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Eskom: Molefe’s African ambitions

‘Nuclear power could be exported’.

In five years South Africa might have a surplus of electricity generation capacity, which it can export to neighbouring countries, Eskom CEO Brian Molefe said at the utility’s quarterly State of the System briefing in Cape Town.

“One can never have too much power in Southern Africa,” Molefe said.

Molefe said Eskom is currently exporting electricity to its neighbouring countries during the day, when it has excess capacity, but stops exporting during the evening peak.

The utility is however adding generation capacity to the grid and by the end of the year it should be ‘comfortable’. In another five years, it should have more than it needs and be able to ramp up exports to earn revenue for South Africa.

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“In future we would hopefully be able to build power stations outside South Africa and supply electricity to Africa,” he said.

He said South Africa should build more transmission lines that are bigger and better, in order to sell electricity outside its borders.

Molefe said the contractor for the construction of the Grand Inga hydropower station in the Democratic Republic of the Congo could be on site by the end of the year. Eskom is the logical buyer of the electricity and hopes to start negotiations for a power purchase agreement by the end of the year.

Asked whether it would then be unnecessary to build new nuclear power stations, Molefe said the country would then be able to sell nuclear power during the evening peak as well.

Asked about the lead time of at least ten years for the construction of nuclear power stations, he said: “The sooner the clock starts ticking the better.”

Molefe’s comments come as vendors await the publication of a request for proposals (RFP) by the Department of Energy for the country’s nuclear new build programme. The country’s 2010 Integrated Resources Plan included a determination for 9 600 MW of new nuclear generation capacity.

The RFP was expected by the end of March, but has not been published amid concern about the affordability of nuclear construction.

Molefe pointed out that large-scale nuclear power stations are not the only available option. He said mini-reactors can be completed much faster and will be more affordable.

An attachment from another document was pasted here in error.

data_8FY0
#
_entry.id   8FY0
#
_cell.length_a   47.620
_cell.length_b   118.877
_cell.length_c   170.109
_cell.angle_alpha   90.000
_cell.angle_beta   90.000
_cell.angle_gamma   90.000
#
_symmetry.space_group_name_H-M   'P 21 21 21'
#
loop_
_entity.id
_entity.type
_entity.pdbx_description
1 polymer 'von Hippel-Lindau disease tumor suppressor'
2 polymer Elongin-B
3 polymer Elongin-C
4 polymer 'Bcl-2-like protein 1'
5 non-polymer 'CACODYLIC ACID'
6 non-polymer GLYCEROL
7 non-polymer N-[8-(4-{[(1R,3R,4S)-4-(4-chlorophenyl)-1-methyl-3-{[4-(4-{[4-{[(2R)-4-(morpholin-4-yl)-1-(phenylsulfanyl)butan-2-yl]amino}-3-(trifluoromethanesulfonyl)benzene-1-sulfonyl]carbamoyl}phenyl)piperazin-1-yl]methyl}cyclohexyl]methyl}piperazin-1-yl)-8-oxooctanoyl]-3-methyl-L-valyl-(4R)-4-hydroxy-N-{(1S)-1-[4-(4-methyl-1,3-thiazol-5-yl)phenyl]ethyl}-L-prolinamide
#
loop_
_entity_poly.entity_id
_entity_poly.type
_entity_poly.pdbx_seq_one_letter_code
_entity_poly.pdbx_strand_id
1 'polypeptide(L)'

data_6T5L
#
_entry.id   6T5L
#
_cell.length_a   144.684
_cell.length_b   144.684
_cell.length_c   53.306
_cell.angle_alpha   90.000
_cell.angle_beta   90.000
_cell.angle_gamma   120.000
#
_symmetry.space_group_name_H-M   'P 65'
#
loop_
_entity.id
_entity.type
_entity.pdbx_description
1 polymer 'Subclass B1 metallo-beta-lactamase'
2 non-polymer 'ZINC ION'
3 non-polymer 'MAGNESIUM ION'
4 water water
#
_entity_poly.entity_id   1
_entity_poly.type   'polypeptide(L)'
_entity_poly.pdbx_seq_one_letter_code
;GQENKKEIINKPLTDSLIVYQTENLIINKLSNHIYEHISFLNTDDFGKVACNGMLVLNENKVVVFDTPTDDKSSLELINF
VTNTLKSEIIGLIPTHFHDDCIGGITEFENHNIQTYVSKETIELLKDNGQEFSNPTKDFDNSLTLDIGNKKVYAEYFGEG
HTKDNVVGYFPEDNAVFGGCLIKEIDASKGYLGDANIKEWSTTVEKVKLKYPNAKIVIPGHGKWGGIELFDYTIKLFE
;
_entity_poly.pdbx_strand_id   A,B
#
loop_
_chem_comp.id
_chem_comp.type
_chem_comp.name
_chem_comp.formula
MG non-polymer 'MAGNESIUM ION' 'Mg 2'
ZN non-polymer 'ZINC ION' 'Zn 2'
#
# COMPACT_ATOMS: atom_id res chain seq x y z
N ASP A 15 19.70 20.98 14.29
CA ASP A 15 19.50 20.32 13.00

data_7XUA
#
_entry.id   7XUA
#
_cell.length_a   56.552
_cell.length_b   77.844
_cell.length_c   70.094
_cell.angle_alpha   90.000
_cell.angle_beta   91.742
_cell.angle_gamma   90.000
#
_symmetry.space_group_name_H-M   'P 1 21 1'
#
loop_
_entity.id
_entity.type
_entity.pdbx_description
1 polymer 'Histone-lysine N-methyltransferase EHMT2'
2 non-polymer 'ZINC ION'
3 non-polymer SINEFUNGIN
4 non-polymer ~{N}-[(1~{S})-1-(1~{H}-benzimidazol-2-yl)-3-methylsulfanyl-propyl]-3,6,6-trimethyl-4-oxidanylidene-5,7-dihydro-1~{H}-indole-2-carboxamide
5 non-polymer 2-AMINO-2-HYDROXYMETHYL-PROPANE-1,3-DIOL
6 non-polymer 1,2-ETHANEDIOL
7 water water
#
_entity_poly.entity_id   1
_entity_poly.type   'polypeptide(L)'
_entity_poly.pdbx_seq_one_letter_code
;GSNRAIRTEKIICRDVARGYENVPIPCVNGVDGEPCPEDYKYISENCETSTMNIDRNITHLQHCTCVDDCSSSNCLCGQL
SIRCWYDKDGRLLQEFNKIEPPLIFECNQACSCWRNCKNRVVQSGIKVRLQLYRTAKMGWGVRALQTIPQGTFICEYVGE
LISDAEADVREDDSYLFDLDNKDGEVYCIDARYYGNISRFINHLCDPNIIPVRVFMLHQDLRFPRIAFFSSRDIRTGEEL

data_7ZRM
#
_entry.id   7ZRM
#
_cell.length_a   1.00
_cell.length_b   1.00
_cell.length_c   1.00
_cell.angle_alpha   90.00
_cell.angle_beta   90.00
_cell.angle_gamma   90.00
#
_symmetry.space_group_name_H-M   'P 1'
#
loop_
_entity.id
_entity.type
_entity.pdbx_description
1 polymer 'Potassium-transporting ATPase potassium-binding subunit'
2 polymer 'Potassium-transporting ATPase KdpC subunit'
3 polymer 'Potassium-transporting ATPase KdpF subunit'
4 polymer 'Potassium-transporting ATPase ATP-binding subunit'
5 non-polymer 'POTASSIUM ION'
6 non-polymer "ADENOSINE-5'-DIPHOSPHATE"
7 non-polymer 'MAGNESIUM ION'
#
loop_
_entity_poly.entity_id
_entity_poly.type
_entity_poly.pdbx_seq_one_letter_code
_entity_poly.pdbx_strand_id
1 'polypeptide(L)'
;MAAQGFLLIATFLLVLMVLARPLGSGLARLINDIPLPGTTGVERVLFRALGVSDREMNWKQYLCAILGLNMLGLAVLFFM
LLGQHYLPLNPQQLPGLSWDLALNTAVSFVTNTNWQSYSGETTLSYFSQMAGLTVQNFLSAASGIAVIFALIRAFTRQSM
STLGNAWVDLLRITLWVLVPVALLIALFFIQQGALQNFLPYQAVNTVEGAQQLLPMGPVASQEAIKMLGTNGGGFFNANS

Molefe said South Africa is a leader in the development of the pebble bed modular reactor and Eskom owns the intellectual property rights of the project.

He said Eskom has decided to revive the pebble bed research unit under its Chief Nuclear Officer.

The Pebble Bed Modular Reactor company was established around the turn of the century and the South African government invested more than R7 billion in it before deciding in 2010 to ‘cut its losses’ and stop funding.

It was initially envisaged that Eskom would be the anchor client with prospects of ordering 24 units. The first demonstration unit would have been constructed at Koeberg.

Former public enterprises minister Barbara Hogan at the time said while there was absolutely no doubt about the validity of the project, it became increasingly clear between 2005 and 2009 that the “potential investor and customer market was severely restricted” and it was unable to get either.



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Brian Molefe at huge cost to the taxpayer, only oversaw the finalisation of the adding to the power grid the suits of years of work by Eskom employees at huge cost to the taxpayer, and now he is held up as the only bright spark hero left in the ANC’s top structures. But watch him closely. He was the pit bull that kept wanting huge chunks from the taxpayers wallets, and had lots to say when he could not get huge above inflation percentage increases in tariffs which Eskom would have transferred into bonuses for Molefe and his team of pitfalls at the top of Eskom.